M - As previously reviewed, the IP surrounding your technology was invented by scientists at the University of Wisconsin and exclusively licensed to Cynata by the University’s IP management arm, WARF. You note that that these foundational patents are being expanded upon by the filing of additional Cynata patent applications related to progressive discoveries to the underlying technology. Could you provide some specifics at this stage as to the substance of the novel and unique aspects of the invention mentioned, given, I believe, these innovations are as yet unpublished.

R - Indeed we are seeking to build the IP platform with additional patents around new inventions in our Cymerus technology.  As these applications are in the early stages of prosecution we are unable to provide details at this stage.

M - In respect to your other program assets, could you highlight recent developments that pertain to Cynata’s pipeline and any news on initiated research into new indications, such as the positive impact Cymerus™ mesenchymal stem cells (MSCs) could have for Asthma suffers.

R - The data we reported late last year in the well-established chronic allergic airways disease model was certainly very exciting and accordingly we have been encouraged to further study the effects of our Cymerus MSCs in related models and potentially into the clinical setting.  We also have active programs underway in cancer (through Harvard/MGH) and in cardiovascular disease (with Westmead Hospital/University of Sydney).  With the success of our recent capital raising the company is now very well positioned to accelerate these ongoing programs as well as to consider other areas where we might be able to quickly build value.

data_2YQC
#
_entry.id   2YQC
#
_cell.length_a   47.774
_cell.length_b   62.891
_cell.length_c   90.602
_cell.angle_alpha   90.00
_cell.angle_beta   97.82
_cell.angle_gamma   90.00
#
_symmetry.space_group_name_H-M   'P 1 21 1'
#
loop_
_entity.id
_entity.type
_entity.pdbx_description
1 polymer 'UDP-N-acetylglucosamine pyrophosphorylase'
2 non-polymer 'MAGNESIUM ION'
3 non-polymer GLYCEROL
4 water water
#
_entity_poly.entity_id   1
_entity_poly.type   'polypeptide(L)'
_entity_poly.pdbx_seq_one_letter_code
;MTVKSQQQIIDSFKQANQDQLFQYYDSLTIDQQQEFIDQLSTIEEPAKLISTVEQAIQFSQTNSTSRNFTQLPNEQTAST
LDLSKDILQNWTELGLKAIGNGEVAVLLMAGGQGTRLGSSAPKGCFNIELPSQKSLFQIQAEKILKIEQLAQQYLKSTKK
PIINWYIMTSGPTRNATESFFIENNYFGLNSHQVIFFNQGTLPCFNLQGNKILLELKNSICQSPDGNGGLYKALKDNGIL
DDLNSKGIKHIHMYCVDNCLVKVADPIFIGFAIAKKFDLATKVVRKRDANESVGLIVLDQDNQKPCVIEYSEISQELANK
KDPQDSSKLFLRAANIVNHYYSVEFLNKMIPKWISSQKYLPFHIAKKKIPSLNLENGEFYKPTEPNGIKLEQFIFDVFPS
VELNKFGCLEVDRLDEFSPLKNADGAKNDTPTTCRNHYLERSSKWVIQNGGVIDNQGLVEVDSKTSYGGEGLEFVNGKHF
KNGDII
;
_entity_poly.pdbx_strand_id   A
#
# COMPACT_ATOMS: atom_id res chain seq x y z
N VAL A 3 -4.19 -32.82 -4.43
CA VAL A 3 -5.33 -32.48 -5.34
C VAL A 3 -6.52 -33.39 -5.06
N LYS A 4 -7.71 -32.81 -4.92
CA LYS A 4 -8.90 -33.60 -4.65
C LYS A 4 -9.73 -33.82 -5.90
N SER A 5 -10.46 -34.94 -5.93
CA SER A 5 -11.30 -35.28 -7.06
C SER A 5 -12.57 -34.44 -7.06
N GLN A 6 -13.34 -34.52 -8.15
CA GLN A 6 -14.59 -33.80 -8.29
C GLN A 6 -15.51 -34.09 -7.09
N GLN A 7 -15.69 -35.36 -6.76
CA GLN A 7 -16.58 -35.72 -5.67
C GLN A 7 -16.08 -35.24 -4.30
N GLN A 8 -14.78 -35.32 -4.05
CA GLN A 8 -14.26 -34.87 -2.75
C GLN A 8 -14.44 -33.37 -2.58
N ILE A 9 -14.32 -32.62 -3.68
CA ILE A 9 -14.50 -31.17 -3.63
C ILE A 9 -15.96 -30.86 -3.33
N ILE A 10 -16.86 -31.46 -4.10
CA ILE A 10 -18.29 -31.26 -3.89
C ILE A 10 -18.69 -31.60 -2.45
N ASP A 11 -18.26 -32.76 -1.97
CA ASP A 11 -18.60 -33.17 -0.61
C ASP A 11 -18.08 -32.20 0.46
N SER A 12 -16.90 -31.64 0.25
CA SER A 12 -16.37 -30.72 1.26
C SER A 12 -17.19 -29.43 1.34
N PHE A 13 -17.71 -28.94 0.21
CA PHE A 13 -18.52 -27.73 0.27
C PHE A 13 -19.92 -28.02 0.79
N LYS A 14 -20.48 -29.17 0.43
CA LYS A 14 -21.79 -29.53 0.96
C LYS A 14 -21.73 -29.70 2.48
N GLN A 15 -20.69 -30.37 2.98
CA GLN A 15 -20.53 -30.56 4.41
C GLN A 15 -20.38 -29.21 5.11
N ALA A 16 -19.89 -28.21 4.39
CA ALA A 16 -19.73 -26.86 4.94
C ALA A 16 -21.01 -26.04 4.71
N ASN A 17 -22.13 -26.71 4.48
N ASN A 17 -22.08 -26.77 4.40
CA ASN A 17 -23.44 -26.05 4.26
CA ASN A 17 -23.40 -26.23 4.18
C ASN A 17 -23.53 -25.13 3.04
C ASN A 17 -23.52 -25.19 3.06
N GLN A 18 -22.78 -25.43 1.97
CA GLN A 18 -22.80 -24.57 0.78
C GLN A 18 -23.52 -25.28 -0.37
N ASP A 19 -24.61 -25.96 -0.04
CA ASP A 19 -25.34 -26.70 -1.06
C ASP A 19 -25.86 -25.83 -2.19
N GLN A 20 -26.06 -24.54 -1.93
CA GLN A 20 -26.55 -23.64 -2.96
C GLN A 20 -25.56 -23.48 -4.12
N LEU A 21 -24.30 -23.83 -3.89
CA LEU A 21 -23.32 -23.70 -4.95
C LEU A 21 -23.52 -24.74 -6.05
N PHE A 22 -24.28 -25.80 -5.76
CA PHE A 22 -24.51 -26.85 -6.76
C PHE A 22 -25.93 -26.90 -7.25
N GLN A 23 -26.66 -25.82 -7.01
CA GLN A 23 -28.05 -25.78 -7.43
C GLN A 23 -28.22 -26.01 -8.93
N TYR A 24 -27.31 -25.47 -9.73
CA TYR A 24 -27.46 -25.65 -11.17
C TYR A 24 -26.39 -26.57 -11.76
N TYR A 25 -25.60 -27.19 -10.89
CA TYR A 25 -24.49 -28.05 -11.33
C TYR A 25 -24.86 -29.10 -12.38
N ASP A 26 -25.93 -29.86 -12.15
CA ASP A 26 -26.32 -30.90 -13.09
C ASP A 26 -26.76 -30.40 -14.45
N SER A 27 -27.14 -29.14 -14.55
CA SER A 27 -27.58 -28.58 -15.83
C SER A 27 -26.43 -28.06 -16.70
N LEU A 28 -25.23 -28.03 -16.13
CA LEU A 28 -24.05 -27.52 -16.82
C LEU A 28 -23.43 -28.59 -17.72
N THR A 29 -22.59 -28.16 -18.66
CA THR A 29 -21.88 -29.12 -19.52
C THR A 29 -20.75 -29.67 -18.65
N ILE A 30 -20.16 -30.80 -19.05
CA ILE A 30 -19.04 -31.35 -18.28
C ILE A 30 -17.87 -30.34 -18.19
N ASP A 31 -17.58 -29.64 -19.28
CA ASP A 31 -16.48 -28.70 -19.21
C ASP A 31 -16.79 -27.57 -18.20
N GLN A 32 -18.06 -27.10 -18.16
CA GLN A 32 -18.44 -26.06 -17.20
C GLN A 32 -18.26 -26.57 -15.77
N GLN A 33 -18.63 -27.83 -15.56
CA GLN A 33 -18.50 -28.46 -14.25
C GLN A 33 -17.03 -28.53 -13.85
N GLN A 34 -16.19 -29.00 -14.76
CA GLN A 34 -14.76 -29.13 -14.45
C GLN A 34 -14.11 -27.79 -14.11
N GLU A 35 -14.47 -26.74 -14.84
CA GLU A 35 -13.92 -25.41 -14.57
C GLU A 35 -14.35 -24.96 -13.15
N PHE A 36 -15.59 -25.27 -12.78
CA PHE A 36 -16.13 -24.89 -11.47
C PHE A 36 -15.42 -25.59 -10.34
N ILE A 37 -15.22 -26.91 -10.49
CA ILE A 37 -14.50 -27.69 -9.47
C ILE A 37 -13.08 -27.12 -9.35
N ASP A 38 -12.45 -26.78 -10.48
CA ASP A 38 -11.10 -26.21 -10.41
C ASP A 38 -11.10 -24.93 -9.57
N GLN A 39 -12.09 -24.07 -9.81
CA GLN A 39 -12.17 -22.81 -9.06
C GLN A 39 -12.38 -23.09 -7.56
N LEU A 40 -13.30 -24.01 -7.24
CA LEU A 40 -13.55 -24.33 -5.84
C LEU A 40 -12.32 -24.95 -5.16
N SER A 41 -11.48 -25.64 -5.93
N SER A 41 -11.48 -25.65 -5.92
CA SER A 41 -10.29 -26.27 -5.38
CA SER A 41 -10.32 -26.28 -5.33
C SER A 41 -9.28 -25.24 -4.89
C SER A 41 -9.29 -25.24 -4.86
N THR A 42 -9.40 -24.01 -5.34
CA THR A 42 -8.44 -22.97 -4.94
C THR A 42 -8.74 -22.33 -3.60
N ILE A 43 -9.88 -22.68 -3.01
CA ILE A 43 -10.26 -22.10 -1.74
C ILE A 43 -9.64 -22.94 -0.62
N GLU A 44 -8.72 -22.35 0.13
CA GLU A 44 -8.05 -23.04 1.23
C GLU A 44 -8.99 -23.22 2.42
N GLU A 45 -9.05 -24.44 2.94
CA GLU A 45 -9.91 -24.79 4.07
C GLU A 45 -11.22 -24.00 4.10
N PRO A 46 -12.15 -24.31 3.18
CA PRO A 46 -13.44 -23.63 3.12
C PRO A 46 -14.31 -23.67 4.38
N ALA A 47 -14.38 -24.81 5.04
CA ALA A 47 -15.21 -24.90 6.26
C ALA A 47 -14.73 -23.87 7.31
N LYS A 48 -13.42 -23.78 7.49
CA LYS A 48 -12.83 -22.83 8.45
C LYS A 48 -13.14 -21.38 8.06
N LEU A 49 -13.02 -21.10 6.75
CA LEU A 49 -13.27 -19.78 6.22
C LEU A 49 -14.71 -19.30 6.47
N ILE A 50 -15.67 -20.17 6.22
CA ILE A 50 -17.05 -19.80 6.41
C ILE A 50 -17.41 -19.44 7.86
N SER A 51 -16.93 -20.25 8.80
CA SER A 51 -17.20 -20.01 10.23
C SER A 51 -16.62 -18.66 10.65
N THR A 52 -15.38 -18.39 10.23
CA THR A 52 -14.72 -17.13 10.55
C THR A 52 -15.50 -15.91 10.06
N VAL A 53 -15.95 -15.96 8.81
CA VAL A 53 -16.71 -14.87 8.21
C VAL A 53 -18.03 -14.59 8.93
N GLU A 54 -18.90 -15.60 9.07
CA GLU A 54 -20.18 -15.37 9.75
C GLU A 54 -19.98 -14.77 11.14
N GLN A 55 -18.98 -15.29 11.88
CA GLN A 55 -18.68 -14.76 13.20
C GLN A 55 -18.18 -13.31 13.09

M - Finally, at present Cynata is a publicly traded entity on the Australian securities exchange (ASX). Do you have any plans in the near term to reach out to more investors through a UK or US listing?

R - This is a question that stimulates much discussion around the boardroom tables of Australian biotech companies.  Certainly US and European investors have a very high level of understanding of the potential risks and rewards of biotech and the availability and quantum of capital is typically higher than in Australia.  However, an offshore listing is not for the faint hearted and some recent spectacular fails have made Aussie’s very circumspect. We have an open mind, but would prefer to really build a solid and supportive shareholder base in Australia first and thus have a solid foundation beneath us before we would contemplate a foreign exchange.

M - Thank you Ross for your time and all the best for the upcoming trial. Cheers

The N Factor

The mere mention of a possible stop-gap option to the grave medical realities of those that suffer, let alone a lifeline to a solution, is enough to get most patients and their families/friends talking. Clinical trials however are relatively few and far between for specific diseases and those that are available are currently akin to drawing the lottery where circumstances such as referral, timing, scale, proximity and onerous inclusion criteria set a very high bar to entry.

The vast majority of patients don’t have any options.